Genius former colleagues of mine like Scott Corgan would speak from time to time about what I knew must’ve been a simple, yet important distinction. To be honest, despite his excellent, and numerous explanations, it took awhile before I understood what a pure function really was, and more importantly, why it matters.
In Redux, almost all of the moving parts are pure functions. There is one centralized store and source of truth. Reducer functions are responsible for manipulating data that makes up the store. Everything is much clearer than in vanilla Flux.
To be honest, you can really only get so far in learning about Redux without understanding the difference between pure and impure functions. A pure function is defined by the following two requirements:
1. The return values of the function may depend only upon the value of the arguments passed to the function.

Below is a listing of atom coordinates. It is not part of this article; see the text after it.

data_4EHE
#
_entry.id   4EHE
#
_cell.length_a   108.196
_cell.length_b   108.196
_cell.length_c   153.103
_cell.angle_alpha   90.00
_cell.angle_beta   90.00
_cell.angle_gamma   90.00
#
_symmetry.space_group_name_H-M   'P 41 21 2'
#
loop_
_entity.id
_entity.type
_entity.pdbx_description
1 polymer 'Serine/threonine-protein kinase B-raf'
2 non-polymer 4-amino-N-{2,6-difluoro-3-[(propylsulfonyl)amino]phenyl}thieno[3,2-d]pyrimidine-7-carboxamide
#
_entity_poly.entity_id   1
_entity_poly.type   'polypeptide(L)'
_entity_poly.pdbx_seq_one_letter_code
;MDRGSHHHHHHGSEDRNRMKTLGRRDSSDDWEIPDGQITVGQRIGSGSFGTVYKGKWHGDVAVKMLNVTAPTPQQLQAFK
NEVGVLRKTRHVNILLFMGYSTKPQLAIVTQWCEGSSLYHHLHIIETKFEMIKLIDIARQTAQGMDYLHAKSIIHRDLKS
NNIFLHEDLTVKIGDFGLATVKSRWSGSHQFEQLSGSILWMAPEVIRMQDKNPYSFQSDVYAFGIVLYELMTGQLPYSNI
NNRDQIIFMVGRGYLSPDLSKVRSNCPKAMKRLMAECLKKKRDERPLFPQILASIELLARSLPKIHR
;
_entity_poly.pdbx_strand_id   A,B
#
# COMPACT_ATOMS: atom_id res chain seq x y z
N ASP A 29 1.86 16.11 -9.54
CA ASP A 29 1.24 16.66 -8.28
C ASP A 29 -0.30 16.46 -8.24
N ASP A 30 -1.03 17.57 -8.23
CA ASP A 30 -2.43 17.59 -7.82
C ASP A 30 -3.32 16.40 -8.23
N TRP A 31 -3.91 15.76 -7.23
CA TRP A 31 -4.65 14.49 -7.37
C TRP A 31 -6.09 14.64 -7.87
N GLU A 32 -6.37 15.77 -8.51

2. The function may not have side effects like network or database calls.
That is it. There is nothing else to understand about the difference in definition between a pure and impure function.
Now your side effects, such as API calls, do need to go somewhere, but in a reducer is not that place. This touches on some (only slightly) more advanced uses of Redux and is out of scope for this blog post.
If you have anything to correct and/or add, or would like to suggest other areas of Redux for future blog posts that you are interested in learning about, please feel free to tweet @_kulte or email me at zafriedman at gmail dot com .